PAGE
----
“I was lucky enough to find a few other veterans in the program who helped remind me that I wasn’t the only one managing school and life,” he said. “That social element was a key component in completing my degree.”
In 2017, David graduated from Texas State with a Bachelor of Applied Arts and Sciences degree, with a focus on Business and Sociology. He stayed on at the university to pursue a Master’s degree in Communication Studies.
David now helps fellow veterans and Bobcats navigate the challenges of academic work as a Communications Graduate Instructional Assistant at Texas State. He encourages veterans to take advantage of programs such as TOWH to expedite their career goals, and offered some advice based on his experiences.
“The best advice I can give veterans on the same path is to talk to people,” David said. “Ask for help. Keep moving forward towards a goal and don’t stop chipping away at it — it will happen!”
To learn more about resources available just for veterans in Texas, as well as training and employment opportunities statewide, please visit the Texas Operation Welcome Home website.
“I don’t know how to two-step, but what I do know how to do is work together, and you know when you two step you have a partner. And so, it’s no good for me to just be the left leg if I don’t include the right leg. And so, what we are doing here, when we do the two step, we’re in unison, we’re working together.”
When a state agency and its program officers from Austin take the time to travel to rural areas across South Texas and listen to locals, communities, employers, individuals and stakeholders, the agency benefits with greater understanding, deeper insights and more valuable perspectives about the people it serves.
The Texas Workforce Commission (TWC) is more accessible than most people may realize. Through more than 200 Workforce Centers and satellite offices across the state of Texas, and 130 Vocational Rehabilitation field offices, TWC connects job seekers and employers with workforce development services and training — but TWC wanted to hear directly from multiple stakeholders: Local workforce boards, employers, economic development corporations, independent school districts superintendents, trainers, counselors, non-profits, chambers, elected officials and constituents. That’s why TWC Commissioner Representing Labor Julian Alvarez and TWC staff representing several TWC programs embarked on a South Texas listening tour, April 9-13, 2018.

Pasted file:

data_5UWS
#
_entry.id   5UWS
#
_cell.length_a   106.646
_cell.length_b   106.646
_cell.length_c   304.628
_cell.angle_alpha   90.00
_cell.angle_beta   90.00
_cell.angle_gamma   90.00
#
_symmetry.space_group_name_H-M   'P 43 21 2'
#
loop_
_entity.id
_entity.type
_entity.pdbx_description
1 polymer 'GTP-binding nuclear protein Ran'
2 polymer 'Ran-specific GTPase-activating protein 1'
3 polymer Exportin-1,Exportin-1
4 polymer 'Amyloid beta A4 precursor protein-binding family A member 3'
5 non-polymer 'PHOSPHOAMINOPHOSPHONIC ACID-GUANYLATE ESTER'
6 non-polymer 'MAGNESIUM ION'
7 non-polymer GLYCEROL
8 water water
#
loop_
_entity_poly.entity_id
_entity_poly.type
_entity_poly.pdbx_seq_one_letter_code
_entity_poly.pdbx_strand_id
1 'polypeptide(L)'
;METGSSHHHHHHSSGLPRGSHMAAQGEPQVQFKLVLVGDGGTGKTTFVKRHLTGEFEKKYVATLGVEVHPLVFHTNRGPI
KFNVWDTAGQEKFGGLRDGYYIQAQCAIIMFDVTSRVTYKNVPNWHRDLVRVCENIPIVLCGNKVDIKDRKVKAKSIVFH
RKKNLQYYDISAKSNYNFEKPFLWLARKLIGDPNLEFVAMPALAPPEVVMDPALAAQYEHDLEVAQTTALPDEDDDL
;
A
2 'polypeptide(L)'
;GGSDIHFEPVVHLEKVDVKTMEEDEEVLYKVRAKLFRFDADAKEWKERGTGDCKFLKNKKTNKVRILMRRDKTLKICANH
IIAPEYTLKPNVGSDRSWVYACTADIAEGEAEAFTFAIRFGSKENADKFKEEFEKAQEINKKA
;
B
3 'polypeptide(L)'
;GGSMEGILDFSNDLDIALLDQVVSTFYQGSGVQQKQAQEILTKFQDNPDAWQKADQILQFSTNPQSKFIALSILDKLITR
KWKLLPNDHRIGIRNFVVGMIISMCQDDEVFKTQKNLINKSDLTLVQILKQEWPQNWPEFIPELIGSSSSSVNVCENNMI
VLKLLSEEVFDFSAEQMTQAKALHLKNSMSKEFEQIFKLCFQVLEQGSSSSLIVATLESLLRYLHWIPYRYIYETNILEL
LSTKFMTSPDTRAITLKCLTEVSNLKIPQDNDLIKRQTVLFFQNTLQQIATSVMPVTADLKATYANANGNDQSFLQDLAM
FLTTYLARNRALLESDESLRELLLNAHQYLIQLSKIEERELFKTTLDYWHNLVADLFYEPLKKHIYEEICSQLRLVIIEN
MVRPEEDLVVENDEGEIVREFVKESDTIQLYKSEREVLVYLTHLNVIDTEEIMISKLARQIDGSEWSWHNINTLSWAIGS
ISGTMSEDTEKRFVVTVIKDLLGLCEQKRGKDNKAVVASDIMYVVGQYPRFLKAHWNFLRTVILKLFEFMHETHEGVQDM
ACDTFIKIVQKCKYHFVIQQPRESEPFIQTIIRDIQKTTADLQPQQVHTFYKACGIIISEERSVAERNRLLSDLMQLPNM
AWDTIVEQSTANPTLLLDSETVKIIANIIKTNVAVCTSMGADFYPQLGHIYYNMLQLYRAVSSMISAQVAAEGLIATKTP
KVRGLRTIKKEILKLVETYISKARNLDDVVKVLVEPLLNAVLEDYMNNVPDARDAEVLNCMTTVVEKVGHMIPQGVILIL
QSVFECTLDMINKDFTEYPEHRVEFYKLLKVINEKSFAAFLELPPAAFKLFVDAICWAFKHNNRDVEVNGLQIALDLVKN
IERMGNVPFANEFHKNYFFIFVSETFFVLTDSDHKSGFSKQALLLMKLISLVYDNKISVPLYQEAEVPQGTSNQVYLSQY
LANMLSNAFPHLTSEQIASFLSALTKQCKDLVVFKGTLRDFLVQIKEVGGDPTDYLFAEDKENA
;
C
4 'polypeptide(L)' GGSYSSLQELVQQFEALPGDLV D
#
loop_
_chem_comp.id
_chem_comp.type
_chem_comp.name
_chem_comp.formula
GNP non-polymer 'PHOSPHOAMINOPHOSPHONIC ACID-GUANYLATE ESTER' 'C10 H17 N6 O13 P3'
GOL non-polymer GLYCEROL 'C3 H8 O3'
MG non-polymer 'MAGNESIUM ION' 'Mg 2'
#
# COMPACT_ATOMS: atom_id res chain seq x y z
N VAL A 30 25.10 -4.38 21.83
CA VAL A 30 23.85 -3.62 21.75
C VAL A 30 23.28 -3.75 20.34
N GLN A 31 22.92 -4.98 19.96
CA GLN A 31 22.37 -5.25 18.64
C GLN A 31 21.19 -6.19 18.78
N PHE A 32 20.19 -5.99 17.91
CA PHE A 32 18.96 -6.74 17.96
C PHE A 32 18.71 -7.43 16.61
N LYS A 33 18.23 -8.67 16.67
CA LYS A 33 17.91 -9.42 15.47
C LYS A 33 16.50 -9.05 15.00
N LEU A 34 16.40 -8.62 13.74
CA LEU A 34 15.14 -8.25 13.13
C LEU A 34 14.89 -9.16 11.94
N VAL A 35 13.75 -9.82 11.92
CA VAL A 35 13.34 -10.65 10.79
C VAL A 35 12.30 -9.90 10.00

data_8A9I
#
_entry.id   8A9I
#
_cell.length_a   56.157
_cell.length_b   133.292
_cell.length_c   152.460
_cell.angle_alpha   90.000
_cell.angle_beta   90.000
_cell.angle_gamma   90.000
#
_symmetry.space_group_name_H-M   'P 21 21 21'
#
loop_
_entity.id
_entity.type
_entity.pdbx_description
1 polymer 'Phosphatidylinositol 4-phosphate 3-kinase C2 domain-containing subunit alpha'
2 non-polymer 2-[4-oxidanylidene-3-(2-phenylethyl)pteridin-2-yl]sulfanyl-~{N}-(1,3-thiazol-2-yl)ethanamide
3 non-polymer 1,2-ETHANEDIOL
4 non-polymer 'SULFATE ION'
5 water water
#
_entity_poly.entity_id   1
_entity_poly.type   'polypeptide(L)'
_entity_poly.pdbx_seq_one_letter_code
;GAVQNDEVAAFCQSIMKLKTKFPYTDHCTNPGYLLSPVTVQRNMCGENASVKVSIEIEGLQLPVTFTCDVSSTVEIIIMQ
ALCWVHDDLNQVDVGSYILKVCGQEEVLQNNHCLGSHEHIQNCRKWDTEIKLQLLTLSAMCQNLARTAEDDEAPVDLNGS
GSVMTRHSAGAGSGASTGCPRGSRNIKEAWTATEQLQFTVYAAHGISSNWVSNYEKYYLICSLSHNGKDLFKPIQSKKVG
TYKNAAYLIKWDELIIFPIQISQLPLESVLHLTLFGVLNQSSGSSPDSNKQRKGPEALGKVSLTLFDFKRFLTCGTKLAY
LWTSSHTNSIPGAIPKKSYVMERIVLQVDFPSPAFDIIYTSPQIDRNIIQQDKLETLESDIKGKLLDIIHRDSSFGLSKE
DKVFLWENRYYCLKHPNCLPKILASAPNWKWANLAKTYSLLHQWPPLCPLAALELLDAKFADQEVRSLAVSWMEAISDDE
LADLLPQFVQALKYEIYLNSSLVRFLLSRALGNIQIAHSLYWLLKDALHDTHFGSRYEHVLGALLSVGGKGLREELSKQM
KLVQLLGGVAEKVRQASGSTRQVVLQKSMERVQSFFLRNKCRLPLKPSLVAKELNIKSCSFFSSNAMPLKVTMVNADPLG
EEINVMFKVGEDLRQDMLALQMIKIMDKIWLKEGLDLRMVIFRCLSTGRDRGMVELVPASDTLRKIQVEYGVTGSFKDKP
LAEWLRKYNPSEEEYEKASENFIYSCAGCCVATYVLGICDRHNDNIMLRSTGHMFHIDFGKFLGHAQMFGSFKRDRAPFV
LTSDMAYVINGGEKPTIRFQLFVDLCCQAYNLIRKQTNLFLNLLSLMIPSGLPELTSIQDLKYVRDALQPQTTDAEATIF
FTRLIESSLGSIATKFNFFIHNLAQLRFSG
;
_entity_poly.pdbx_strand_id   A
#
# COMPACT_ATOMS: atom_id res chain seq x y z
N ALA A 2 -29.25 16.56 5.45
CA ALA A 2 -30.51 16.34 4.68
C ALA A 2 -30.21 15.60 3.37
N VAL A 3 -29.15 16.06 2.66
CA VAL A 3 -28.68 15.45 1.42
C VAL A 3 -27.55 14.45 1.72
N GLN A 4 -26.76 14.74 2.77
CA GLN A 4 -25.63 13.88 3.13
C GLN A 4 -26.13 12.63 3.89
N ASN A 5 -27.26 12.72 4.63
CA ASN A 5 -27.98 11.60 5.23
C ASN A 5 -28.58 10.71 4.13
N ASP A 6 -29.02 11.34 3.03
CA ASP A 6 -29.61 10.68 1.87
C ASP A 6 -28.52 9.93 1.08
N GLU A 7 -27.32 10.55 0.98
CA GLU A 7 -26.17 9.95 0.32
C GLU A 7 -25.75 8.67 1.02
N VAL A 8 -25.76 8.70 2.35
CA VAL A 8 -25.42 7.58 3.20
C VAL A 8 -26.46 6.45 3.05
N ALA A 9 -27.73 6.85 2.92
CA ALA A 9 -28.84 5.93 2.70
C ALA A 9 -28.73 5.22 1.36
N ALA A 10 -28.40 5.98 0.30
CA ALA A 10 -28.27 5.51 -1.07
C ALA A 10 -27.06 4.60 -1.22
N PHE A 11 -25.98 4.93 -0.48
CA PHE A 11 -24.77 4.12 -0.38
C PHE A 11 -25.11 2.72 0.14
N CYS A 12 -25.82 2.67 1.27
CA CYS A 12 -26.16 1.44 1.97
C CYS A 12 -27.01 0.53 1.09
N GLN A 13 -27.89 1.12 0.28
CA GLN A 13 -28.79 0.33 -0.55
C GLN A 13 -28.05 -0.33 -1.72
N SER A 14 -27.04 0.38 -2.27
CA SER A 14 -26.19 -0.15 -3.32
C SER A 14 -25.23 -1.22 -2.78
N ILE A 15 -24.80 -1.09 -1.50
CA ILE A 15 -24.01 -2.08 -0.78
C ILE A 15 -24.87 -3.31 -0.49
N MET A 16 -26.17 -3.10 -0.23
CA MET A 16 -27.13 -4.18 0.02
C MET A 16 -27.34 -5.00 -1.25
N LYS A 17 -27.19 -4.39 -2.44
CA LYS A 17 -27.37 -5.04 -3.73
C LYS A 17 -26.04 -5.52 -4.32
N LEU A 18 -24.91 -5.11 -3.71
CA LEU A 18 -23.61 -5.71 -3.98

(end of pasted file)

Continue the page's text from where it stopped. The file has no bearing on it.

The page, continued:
Where Did We Go?
The group visited six specific Workforce Board regions: Lower Rio, South Texas, Cameron County,Coastal Bend, Alamo and Capital Area Workforce Development Areas taking along staff from TWC’s Skills Development Fund; Vocational Rehabilitation program; Apprenticeship program; and Adult Education and Literacy program. City stops included Brownsville, Laredo, Corpus Christi, San Diego, San Antonio/Hondo and Austin.
Why Did We Go?
Listen and learn from rural communities. Allow stakeholders to tell their stories, share their struggles and their successes.
Build strong relationships with rural communities and determine how to work together as a team with workforce development and training services in mind.
Educate on our workforce and training program staff, generate new interest from individuals we might not normally hear from, and bring better services.
Exit with takeaways to use as next action items.
“The primary goal of our tour was to help people feel heard, educate them on our workforce and training programs, generate new interest from individuals we wouldn’t normally hear from, bringing better services to local communities,” Commissioner Alvarez stated. “Having a transparent and informative conversation is one of the best exercises you can do to improve your program.”